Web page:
Kate Buddeke and Kevin Stark rattle their cages in Jason Wells’s dark satire.
1/9Photograph: Liz LaurenKate Buddeke and Kevin Stark in The North Plan at Theater Wit
2/9Photograph: Liz LaurenKate Buddeke in The North Plan at Theater Wit
3/9Photograph: Liz LaurenKate Buddeke and Kevin Stark inThe North Planat Theater Wit
4/9Photograph: Liz LaurenKate Buddeke, Kevin StarkandLucy SandyinThe North Planat Theater Wit
5/9Photograph: Liz LaurenKate Buddeke and Kevin Stark inThe North Planat Theater Wit
6/9Photograph: Liz LaurenLucy Sandy and Kate Buddeke inThe North Planat Theater Wit
7/9Photograph: Liz LaurenKate Buddeke inThe North Planat Theater Wit
8/9Photograph: Liz LaurenTom Hickey, Will Zahrn, Kevin Stark and Brian King in The North Plan at Theater Wit
9/9Photograph: Liz LaurenKate Buddeke, Kevin Stark and Will Zahrn inThe North Planat Theater Wit
By Kris Vire|
The phrase emergency situation takes on an urgency that circles back to banal in Jason Wells’s dark satire, a product of the 2010 First Look Repertory of New Work at Steppenwolf now receiving its official Chicago premiere. Some sort of coup has occurred in the U.S. government, with the Department of Homeland Security taking control. Details are fuzzy, as we learn in the holding room of a Podunk police station in rural Missouri, since DHS has also locked down the media. But Shonda (Lucy Sandy), the nervous young administrative officer charged with watching over a pair of prisoners, parrots the party line as though it were an amulet: Rights being trampled? Reporters silenced? Well, it’s an emergency situation, you see.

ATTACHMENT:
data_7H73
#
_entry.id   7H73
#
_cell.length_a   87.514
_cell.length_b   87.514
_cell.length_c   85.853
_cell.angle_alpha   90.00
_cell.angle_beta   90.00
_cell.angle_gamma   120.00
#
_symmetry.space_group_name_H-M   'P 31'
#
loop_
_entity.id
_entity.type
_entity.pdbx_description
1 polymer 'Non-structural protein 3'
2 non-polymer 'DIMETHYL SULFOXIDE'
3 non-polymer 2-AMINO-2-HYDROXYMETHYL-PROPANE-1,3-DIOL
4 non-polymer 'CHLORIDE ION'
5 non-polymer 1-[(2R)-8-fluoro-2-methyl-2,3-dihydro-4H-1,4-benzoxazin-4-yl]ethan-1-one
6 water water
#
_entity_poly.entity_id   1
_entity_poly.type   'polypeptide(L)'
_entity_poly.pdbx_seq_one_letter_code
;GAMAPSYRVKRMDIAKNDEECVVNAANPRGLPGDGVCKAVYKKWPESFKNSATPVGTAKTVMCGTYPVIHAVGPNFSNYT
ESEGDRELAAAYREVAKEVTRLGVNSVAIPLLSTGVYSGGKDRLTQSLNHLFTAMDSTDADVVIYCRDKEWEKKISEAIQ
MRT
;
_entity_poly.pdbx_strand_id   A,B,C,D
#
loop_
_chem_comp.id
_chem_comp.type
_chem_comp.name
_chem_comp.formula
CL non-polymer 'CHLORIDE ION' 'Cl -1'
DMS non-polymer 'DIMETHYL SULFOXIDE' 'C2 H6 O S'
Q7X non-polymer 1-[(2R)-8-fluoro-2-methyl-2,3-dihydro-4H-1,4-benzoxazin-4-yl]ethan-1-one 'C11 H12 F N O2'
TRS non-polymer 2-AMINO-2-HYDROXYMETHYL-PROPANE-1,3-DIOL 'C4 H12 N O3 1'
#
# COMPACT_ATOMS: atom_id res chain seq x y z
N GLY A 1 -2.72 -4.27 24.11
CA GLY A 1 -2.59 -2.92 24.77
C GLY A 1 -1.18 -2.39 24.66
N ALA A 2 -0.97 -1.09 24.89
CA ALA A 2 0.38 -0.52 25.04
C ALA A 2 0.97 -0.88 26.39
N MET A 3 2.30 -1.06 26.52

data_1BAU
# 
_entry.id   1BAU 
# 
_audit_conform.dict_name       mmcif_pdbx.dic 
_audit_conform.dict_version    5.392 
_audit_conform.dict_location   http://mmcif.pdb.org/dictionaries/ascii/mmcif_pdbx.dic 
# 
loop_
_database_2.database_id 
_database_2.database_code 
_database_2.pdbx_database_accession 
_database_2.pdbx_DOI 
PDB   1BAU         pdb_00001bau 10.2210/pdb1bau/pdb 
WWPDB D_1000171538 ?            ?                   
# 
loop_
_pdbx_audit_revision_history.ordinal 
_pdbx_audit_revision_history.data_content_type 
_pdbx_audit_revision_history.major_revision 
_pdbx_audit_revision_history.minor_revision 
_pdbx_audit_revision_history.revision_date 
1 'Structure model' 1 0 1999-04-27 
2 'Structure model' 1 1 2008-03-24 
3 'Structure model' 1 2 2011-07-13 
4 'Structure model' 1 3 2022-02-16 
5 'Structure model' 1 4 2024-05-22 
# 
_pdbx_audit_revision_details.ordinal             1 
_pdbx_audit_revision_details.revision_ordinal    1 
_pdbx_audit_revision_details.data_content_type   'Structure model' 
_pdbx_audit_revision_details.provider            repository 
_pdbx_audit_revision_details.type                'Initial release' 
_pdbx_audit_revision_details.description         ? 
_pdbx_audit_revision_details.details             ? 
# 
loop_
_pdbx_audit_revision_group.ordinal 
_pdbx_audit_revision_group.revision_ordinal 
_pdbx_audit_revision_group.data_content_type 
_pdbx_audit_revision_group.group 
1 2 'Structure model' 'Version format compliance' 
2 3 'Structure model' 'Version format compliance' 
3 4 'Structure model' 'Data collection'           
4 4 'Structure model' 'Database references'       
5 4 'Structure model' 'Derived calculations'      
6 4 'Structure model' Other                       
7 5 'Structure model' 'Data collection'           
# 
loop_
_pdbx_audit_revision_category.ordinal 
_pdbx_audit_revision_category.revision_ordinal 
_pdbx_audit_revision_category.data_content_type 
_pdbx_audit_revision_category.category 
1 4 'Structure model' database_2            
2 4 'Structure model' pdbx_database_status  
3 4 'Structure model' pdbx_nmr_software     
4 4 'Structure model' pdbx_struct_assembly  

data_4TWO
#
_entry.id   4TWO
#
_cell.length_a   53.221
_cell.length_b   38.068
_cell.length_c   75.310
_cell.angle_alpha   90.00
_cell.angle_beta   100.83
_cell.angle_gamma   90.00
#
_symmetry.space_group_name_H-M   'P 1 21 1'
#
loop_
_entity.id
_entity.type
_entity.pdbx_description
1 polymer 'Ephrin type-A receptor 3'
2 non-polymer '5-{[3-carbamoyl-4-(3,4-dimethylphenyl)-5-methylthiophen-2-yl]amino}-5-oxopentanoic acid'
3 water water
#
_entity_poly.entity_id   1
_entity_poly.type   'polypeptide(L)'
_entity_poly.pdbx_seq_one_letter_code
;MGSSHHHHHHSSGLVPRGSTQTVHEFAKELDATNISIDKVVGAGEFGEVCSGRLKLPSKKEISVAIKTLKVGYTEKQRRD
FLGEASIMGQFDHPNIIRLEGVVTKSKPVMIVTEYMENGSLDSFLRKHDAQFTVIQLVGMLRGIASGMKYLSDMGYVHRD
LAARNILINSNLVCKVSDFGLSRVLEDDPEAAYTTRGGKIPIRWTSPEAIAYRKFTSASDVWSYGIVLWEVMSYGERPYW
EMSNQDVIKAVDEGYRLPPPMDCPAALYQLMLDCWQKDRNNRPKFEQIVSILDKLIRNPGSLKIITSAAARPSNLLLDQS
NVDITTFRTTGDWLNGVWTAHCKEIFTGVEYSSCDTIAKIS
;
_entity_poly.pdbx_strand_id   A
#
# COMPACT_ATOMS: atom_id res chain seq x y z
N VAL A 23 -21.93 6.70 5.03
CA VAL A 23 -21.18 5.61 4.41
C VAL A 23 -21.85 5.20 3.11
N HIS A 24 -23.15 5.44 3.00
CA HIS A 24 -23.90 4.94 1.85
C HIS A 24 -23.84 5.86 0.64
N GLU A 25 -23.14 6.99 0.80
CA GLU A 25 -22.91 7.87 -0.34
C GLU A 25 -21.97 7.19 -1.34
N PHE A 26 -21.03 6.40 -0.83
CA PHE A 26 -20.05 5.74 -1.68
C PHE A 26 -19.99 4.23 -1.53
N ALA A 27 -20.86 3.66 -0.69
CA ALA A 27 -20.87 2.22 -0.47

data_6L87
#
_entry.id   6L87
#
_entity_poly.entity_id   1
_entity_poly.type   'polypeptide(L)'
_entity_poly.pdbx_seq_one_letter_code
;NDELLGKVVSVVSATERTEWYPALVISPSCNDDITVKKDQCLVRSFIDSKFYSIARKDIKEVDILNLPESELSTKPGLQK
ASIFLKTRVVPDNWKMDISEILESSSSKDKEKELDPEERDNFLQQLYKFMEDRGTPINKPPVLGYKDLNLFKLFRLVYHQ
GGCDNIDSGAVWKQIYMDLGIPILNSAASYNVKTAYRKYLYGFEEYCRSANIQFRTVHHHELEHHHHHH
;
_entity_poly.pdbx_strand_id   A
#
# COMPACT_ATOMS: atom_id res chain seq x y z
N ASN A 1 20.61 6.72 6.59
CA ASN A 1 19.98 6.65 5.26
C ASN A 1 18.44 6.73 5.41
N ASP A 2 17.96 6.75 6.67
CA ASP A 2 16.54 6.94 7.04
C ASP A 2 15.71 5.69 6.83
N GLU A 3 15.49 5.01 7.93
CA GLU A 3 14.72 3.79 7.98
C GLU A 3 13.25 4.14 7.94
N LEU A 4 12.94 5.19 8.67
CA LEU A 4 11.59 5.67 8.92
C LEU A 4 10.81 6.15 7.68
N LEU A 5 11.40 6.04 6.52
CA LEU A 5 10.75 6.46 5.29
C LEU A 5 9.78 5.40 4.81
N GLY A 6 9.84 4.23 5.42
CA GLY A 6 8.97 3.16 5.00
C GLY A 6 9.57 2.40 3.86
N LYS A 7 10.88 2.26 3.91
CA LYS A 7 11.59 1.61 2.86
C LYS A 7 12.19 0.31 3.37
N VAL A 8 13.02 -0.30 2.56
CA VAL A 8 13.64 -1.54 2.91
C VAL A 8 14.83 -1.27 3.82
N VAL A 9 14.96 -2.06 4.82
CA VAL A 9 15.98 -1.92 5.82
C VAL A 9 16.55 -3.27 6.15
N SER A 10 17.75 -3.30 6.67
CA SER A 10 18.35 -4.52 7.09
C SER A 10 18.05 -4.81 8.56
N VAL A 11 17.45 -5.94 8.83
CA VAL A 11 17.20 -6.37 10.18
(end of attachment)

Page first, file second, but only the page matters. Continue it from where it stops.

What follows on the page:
One of Shonda’s charges is a midlevel State Department employee (Kevin Stark) who claims to have a database of American citizens the new quasimilitary regime is looking to round up without cause; he’s being held for questioning by DHS. The other prisoner is Tanya (Kate Buddeke), a loudmouthed, self-involved petty criminal whose corrosive outbursts derail attempts by Stark’s exasperated Carlton to appeal to Shonda’s better angels. This first act, with Buddeke and Stark stalking around adjacent cages, is much more tightly focused than the second, which sees a freed Tanya and Shonda conspiring to rescue Carlton, or at least his list, from the clutches of the odd-couple DHS agents (Tom Hickey and Brian King). The action here, given a good deal of menace in Kimberly Senior’s production, raises provocative questions about the use and misuse of the Constitution in our post–September 11, perpetual-war state. But Wells doesn’t probe too deeply, favoring farcical high jinks before coming to an abrupt and unsatisfying end.